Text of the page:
TV-MA. I can't think of anything visual that is offensive, but good golly, Zach Galifianakis can say some really uncomfortable things. That's what mostly the TV-MA is for. It's got language. It is pretty vulgar at times. It's not constantly filthy, but it does return to that well every time there's a conversation scene. It's pretty R, but I never really felt gross by the end of the day.
DIRECTOR: Scott Aukerman
It's directed by Scott Aukerman? Come on. That's amazing. I feel so weird writing a tome about this movie because it is just the Funny or Die skit expanded over the course of an hour and twenty-two minutes. I never really felt like I was watching a movie. In fact, that might explain how my wife and I actually sat down to watch this movie. It was really hard to really become engrossed in this film because the movie never really treats itself as a film. When you hear the idea for Between Two Ferns as a movie pitch, you have to wonder how that can really hold weight. I don't think that Zach Galifianakis is unaware of that. I think he's kind of telling a joke with this one. If there is one thing that is never really supposed to be a feature film, it's supposed to be a five minute series of skits. But that kind of throws me back to the model that Saturday Night Live set up...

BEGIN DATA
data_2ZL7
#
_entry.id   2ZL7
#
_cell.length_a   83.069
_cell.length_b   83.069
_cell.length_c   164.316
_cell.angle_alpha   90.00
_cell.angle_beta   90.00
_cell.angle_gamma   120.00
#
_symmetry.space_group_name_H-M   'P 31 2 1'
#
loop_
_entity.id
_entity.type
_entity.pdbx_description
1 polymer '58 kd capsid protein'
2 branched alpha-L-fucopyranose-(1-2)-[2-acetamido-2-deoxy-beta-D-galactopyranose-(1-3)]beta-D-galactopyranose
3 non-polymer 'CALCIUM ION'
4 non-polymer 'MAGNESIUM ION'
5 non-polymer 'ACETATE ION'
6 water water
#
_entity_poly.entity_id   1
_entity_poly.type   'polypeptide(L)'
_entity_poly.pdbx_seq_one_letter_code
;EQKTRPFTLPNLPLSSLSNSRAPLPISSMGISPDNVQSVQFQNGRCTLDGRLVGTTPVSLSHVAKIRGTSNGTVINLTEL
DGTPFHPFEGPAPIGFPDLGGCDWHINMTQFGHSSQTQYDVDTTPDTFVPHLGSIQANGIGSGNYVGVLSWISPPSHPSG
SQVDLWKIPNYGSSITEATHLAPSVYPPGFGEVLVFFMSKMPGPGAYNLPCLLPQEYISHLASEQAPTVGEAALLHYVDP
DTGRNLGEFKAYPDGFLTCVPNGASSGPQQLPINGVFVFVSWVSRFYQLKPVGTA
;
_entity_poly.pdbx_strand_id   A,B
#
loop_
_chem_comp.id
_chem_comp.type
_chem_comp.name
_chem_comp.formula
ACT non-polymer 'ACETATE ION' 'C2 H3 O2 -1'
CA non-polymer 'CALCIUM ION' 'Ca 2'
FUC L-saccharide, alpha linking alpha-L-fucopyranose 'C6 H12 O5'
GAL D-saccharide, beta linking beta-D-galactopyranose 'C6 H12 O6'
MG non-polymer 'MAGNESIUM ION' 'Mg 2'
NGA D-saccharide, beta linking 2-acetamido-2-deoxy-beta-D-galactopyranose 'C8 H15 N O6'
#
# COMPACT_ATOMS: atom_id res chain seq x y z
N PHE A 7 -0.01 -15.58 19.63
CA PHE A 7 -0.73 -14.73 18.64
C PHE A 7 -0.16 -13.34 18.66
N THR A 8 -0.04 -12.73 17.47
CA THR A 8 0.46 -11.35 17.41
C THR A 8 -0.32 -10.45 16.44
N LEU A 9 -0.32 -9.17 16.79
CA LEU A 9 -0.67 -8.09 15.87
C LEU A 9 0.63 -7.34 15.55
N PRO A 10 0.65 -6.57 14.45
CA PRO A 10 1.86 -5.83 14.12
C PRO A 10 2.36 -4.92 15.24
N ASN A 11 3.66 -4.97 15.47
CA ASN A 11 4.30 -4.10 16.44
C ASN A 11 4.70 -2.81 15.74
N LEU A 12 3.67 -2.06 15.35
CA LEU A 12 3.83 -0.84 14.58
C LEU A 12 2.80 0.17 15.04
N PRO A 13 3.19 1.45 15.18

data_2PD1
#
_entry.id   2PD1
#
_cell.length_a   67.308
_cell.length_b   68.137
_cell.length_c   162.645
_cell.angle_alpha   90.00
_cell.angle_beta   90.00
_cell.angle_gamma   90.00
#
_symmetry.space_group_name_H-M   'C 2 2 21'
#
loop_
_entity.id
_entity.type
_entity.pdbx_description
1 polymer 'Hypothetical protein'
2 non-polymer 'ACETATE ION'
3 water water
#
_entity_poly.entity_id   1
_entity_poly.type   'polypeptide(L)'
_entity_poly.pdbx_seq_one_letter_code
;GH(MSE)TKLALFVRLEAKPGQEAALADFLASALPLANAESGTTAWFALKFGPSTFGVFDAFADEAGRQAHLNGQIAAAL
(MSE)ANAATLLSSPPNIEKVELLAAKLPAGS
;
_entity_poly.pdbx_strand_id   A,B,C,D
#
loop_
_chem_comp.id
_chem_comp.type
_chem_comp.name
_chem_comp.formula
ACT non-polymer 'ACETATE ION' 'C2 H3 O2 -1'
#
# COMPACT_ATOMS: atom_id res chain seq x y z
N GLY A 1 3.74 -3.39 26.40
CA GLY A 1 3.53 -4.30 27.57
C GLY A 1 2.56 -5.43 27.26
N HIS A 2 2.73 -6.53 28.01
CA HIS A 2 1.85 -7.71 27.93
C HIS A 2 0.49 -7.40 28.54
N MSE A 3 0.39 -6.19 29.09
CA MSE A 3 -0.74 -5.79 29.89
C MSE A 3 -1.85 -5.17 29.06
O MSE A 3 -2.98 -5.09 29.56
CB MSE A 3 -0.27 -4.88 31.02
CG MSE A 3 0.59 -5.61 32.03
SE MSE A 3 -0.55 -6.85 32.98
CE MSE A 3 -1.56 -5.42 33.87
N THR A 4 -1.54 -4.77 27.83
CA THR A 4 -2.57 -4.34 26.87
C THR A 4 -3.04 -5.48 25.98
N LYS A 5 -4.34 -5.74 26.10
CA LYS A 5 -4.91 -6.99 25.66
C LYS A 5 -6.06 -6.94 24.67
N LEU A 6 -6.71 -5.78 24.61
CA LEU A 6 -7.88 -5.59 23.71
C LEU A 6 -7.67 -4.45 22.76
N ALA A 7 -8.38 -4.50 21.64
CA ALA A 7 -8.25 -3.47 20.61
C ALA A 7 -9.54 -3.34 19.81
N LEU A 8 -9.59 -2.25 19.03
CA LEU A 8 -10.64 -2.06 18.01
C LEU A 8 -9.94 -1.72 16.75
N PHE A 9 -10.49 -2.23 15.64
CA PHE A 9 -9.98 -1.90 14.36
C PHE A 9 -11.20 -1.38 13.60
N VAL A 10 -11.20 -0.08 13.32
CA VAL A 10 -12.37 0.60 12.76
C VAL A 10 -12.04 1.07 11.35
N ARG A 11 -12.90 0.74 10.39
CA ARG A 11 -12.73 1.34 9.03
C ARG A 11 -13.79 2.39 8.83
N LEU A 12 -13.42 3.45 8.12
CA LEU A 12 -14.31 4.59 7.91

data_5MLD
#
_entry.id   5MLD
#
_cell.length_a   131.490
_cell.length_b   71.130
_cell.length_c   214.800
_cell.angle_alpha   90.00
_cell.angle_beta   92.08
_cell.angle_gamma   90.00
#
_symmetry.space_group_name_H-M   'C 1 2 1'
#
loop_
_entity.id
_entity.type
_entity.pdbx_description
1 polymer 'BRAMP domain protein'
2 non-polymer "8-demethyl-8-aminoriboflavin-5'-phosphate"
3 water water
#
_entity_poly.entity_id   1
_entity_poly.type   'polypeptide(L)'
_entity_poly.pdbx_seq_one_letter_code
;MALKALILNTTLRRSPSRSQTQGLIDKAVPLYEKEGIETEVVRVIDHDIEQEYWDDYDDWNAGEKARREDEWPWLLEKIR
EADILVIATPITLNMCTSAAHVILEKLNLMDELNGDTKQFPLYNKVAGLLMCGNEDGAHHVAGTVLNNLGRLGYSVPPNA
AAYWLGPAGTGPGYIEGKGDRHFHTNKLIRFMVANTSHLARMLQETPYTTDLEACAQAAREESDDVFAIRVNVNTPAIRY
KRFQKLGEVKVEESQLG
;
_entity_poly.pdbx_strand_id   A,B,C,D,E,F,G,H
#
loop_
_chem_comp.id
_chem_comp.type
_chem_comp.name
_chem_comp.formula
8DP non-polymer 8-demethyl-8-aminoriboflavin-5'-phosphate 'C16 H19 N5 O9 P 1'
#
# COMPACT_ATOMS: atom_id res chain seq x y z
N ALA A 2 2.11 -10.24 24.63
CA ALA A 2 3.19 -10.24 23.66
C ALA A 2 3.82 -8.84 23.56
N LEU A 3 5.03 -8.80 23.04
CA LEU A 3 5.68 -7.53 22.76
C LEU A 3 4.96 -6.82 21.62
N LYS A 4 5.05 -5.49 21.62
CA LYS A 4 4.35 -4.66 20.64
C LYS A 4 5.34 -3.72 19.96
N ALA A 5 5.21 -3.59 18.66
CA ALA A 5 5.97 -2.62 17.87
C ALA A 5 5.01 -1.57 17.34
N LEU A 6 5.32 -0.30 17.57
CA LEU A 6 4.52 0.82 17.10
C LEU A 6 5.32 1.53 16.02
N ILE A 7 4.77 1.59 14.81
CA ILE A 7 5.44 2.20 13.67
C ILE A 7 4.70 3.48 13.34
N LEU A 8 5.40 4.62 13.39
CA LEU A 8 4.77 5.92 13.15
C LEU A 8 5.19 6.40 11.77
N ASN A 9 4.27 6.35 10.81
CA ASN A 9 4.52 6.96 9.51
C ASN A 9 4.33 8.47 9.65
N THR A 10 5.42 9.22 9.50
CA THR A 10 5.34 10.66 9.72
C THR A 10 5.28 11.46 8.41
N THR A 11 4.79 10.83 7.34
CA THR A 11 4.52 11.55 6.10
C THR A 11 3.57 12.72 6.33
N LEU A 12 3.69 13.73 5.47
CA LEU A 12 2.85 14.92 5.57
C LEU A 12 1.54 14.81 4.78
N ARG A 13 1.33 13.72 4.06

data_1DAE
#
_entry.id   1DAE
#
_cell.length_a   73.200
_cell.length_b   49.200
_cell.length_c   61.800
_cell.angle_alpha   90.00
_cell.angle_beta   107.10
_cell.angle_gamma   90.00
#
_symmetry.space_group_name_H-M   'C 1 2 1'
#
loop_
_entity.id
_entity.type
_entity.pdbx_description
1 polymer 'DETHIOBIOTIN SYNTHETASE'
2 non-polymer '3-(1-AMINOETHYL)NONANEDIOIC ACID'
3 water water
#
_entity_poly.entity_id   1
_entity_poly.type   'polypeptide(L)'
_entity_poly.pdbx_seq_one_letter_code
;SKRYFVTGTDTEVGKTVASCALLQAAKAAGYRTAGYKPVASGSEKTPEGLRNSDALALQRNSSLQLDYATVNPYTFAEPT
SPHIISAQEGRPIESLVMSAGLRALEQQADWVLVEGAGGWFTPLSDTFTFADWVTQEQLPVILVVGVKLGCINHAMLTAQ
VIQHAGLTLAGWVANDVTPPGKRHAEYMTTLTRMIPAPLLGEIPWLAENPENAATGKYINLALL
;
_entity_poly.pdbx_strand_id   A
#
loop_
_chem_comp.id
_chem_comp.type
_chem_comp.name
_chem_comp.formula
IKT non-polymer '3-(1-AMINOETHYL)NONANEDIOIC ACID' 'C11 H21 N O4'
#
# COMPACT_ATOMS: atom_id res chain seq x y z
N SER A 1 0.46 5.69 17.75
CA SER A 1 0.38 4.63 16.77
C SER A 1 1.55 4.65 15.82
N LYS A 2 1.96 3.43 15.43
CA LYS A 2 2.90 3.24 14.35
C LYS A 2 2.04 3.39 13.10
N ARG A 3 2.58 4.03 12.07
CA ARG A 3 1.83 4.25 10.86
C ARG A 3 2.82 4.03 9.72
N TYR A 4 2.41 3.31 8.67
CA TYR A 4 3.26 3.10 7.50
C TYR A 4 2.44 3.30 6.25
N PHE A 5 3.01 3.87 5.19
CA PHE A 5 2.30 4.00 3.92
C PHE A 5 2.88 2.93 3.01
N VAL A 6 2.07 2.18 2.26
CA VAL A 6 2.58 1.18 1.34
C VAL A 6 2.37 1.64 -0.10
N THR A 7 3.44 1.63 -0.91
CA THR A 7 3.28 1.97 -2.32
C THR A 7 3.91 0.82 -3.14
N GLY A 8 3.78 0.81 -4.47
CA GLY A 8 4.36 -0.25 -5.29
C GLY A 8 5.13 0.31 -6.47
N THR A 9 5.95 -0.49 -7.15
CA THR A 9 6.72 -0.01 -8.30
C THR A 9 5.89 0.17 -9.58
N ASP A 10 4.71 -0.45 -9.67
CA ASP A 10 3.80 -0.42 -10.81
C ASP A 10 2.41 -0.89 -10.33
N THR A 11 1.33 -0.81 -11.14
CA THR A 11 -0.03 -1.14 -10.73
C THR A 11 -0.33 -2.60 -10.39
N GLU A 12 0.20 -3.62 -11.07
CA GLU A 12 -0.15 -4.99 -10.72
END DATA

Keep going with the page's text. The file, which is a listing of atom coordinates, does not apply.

We should all adore Wayne's World. I suppose Lorne Michaels is still trying to decrypt the formula for how a skit about a public access television show (appropriately paralleling the meta narrative of Between Two Ferns) could turn into two feature length movies. I'm a supporter of Wayne's World 2, despite the fact that it should probably never have been made. But Wayne's World kind of broke the rules for how sketch cinema could turn into feature film. I have theories. There's a perfect combination of talent that went into Wayne's World. I probably look mostly at Penelope Spheeris and her unique look at making movies. She was a music documentarian. She got the larger world of Wayne and Garth as opposed to being a sketch director. She didn't come from the world of comedy. Instead, she flung these two fanboys into the world of actual rock and roll and it worked really well. Add to that that Mike Meyers was a creative powerhouse and strong advocate for his character's development. Adding a sidekick like Dana Carvey provides a foil that doesn't depend on the tropey straightman. It's all really smart. But the SNL movies mostly don't work. I'm even a fan of A Night at the Roxbury, but I know that the movie isn't very good. Sketches have a hard time standing on their own two feet when it comes to long-form stories. They are different beasts. Looking at the short form sketch, the point isn't to have a story with a beginning, middle, and end. There are no actual character arcs. The point of a sketch is to provide a conceit and to allow it to live as long as it gets laughs. While not absolutely true, especially when it comes to political sketches, the ultimate goal is to get laughs to bolster ratings and to continue doing the show. Look, I adore sketch comedy. I still quote Upright Citizens Brigade sketches, which makes me a cool guy. But I also understand that it is hard to make one thing into another thing.